Entertainment, Sports

Adam Peaty awarded OBE after Tokyo Olympics title defence in 100m breaststroke

Adam Peaty capped another incredible year in the pool with an OBE for services to swimming.

Peaty became the first British swimmer to retain an Olympic title with a characteristically dominant display in the final of the men’s 100 metres breaststroke, claiming his country’s first gold medal at Tokyo 2020.

While Peaty was unable to break his own world record of 56.88 seconds, the Uttoxeter swimmer still chalked up the fifth fastest time in the event’s history as he defended the crown he first won at Rio five years earlier.

Adam Peaty celebrates retaining his men's 100 metres breaststroke title (Adam Davy/PA)
Adam Peaty celebrates retaining his men’s 100 metres breaststroke title (Adam Davy/PA)

He was awarded an MBE in the 2016 New Year Honours list and has been recognised once more following his exploits in Japan, where he took home another gold in the mixed 4x100m medley relay and silver in the men’s equivalent.

Peaty said: “It’s an honour to be recognised amongst so many great people. 2021 has been a year like no other for me in many ways with so many fantastic experiences.

“After a challenging couple of years it was amazing to see the hard work and dedication of our team pay off in Tokyo and it’s even more special for me to be able to share this moment with my team-mates and friends who are also on the New Year’s honours list.

“I’m incredibly grateful to be honoured with an OBE. Through sport I hope I can continue to inspire people to push themselves whilst also making my country proud.”

Having turned 27 this week, and following a short break post-Tokyo, in which he competed in the popular BBC programme Strictly Come Dancing, Peaty is already looking at a ‘three-peat’ in the event he has come to dominate.

Not only that, Peaty revealed recently that, with only two-and-a-half years to go until Paris 2024, he and coach Mel Marshall have developed ‘Project Immortal’ – an attempt to record a time that will never be topped by anyone.

As the only person to swim sub-57 seconds, with his current benchmark almost a full second quicker than anyone else in history, few would bet against Peaty, who finished third at the BBC’s Sports Personality of the Year.

“Doing a time that can never be beaten… the next three years is how we achieve Project Immortal,” he told Sky Sports News at the weekend.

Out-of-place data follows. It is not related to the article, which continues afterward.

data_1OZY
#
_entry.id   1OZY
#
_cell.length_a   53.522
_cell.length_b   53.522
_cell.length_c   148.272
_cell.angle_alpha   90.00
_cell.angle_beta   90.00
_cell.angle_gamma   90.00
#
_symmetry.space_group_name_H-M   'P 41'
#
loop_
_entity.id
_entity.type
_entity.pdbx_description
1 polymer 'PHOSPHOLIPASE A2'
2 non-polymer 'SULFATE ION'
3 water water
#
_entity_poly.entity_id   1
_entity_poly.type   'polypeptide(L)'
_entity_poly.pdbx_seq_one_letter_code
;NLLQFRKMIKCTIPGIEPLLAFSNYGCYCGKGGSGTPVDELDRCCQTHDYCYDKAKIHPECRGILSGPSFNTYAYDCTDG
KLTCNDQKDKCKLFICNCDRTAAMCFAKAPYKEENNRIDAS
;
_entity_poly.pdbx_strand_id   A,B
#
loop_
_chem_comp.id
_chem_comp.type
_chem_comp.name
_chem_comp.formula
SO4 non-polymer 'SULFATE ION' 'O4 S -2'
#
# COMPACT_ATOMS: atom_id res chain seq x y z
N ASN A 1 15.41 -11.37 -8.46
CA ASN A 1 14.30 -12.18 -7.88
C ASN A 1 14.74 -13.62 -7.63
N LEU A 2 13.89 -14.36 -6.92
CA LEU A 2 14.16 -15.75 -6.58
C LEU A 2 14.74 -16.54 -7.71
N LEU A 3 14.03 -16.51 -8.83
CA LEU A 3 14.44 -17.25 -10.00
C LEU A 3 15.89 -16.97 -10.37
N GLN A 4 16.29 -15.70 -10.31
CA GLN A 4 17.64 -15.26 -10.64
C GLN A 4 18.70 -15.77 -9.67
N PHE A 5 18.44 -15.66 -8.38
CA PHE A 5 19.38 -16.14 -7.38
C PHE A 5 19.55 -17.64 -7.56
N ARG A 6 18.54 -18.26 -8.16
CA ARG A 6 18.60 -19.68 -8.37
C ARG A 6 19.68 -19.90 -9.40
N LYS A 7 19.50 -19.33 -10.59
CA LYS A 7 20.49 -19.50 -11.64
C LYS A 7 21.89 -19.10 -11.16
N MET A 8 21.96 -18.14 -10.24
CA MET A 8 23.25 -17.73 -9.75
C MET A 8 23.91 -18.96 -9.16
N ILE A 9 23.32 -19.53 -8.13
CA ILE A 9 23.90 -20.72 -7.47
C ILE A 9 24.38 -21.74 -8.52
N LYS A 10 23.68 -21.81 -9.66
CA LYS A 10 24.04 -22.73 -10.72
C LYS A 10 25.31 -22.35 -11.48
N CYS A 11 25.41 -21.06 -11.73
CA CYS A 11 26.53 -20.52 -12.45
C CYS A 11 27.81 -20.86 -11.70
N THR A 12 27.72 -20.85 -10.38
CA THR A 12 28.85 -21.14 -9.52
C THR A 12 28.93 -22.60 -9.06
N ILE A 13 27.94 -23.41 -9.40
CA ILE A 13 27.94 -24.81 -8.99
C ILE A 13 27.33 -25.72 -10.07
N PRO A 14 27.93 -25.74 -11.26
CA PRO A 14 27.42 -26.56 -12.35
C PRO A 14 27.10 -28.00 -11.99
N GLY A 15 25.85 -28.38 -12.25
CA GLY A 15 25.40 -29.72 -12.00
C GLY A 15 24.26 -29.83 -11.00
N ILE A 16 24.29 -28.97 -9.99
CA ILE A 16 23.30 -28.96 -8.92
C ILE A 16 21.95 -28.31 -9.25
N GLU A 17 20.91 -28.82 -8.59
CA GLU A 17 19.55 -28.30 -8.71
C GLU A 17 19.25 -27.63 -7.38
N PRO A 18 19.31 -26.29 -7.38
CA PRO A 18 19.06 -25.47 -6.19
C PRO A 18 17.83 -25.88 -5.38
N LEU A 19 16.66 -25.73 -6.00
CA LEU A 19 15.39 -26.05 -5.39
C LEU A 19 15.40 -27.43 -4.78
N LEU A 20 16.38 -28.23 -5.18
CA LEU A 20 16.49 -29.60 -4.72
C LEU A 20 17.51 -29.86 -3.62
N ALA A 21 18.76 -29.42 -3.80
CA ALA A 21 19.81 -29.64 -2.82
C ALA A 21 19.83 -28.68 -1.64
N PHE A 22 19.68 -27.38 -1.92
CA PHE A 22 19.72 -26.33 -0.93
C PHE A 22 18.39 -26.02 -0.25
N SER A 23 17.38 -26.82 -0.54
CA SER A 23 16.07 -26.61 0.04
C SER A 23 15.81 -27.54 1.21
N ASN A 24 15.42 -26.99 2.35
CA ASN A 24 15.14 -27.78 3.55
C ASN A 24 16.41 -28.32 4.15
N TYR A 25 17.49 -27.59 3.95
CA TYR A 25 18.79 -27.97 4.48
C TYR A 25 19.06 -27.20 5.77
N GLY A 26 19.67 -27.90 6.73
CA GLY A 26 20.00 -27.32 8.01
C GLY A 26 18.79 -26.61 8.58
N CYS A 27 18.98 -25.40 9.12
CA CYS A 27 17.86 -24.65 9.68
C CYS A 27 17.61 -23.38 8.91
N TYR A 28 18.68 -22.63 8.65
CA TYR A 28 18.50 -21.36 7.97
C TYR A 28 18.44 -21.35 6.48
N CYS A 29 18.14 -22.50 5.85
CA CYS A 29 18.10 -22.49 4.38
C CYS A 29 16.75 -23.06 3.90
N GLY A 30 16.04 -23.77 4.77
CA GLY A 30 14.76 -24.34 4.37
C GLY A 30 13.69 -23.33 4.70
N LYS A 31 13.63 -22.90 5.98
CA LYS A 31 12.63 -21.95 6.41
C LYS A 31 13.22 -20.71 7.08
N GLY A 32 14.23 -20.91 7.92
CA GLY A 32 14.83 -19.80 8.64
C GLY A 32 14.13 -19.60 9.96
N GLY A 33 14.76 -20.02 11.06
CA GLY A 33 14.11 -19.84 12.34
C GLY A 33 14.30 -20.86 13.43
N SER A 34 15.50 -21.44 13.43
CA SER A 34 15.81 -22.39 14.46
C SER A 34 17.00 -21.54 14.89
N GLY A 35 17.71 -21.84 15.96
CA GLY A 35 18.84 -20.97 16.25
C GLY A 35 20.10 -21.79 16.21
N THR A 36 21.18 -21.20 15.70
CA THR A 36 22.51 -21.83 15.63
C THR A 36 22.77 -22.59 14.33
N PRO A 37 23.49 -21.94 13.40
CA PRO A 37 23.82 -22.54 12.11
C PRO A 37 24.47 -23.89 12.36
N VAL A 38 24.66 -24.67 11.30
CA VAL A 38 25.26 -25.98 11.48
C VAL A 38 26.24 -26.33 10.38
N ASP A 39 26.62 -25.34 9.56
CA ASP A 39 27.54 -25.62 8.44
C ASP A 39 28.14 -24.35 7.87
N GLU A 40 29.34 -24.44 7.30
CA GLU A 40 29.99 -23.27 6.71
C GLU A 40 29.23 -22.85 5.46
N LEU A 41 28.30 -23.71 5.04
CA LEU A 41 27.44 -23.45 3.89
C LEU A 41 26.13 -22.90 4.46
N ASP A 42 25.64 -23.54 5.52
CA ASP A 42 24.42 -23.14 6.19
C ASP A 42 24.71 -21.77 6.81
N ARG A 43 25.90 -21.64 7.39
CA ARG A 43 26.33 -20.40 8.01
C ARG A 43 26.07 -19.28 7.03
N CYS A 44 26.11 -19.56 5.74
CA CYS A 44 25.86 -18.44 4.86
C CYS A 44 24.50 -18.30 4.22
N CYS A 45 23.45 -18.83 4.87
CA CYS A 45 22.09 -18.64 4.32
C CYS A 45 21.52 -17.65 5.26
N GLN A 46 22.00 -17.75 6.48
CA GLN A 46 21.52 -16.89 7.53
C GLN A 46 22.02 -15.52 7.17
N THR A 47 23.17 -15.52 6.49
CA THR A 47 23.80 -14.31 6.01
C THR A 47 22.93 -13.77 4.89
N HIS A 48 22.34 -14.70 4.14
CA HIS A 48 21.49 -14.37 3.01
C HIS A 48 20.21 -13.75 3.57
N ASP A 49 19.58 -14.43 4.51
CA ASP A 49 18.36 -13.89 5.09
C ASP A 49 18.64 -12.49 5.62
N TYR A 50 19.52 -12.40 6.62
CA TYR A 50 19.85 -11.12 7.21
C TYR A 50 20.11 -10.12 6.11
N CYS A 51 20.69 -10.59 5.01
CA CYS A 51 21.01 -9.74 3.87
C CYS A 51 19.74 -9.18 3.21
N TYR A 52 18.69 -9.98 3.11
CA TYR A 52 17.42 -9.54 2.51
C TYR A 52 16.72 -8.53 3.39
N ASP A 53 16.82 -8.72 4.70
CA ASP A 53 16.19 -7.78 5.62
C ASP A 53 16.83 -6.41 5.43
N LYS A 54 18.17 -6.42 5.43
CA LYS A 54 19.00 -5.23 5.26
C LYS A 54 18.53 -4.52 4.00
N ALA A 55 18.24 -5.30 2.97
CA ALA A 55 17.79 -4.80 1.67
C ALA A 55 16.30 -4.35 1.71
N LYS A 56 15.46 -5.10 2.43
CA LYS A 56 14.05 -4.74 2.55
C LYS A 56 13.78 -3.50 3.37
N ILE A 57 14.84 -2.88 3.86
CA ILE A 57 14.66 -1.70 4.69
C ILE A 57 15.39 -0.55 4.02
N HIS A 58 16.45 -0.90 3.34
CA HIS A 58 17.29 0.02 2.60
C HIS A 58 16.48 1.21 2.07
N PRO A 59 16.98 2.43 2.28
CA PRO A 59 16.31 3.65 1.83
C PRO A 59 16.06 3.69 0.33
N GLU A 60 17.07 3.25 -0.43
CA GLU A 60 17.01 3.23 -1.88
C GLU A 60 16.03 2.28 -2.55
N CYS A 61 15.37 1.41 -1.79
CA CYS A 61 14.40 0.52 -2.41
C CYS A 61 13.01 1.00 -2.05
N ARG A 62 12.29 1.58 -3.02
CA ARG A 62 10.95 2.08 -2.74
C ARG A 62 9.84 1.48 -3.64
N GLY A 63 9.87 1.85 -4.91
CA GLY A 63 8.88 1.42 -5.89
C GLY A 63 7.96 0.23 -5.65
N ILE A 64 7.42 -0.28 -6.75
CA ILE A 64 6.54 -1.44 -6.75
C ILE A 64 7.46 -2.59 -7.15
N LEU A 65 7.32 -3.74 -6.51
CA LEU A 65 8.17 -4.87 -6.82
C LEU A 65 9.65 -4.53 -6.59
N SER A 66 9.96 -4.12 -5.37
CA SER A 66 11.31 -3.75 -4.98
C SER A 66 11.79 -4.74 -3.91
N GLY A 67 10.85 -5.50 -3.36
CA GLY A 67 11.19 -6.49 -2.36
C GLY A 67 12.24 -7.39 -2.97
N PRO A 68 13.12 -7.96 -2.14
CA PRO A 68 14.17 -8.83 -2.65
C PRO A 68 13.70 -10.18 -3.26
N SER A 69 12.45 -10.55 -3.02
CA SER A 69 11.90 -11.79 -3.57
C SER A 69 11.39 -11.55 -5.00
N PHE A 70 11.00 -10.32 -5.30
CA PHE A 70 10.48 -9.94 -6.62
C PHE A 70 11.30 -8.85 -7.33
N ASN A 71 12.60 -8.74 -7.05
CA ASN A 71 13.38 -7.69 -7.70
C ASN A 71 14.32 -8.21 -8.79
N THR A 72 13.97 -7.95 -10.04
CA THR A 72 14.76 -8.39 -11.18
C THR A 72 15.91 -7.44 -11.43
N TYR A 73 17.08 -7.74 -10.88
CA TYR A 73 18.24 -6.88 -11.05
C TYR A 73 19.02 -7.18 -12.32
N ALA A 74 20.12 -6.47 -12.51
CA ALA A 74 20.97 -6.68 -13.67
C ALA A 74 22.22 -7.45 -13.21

Adam Peaty, right, finished third at the BBC Sports Personality of the Year awards (David Davies/PA)
Adam Peaty, right, finished third at the BBC Sports Personality of the Year awards (David Davies/PA)

Crucial to that goal is an aggressive mindset, according to Peaty, who conquered ‘Project 56’ at the 2019 World Championships in Gwangju, South Korea, and is setting new targets to keep himself motivated.

“More than ever we have to kind of attack,” Peaty added. “I know where I need to be to get to Project Immortal. It’s got to be war. You’ve got to treat them like they’re going to take something away from you because they are.

“The red mist for me is my super-strength. I can use my anger to the nth degree, I can push through barriers that no one else can push through. I don’t know where I get it from – it’s like a fight or flight response.”

The relief Peaty, who is set to defend titles at the World, Commonwealth and European Championships in 2022, showed upon keeping hold of his Olympic breaststroke title was palpable after he swore twice in an interview with the BBC.

Towards the end of a Games where Team GB collected a record eight swimming medals with four golds, three silvers and a bronze, representing their best ever haul at a single Olympics, Peaty spoke prominently about mental health.

He announced his intention to skip the International Swimming League that followed and take a month-long hiatus from the pool to prepare himself for the challenges ahead.

Reacting to some of the negative remarks he saw at the time, Peaty wrote on Twitter: “Reading some of the comments in response to this is why we have such a stigma around mental wellbeing in sport.

“It isn’t a normal job. There is a huge amount of pressure. Money does not buy happiness.

“I’m taking a break because I’ve been going extremely hard for as long as I can remember. I’ve averaged two weeks off a year for the last seven years.

“Unfortunately there are people out there who think they know you more than you know yourself.”

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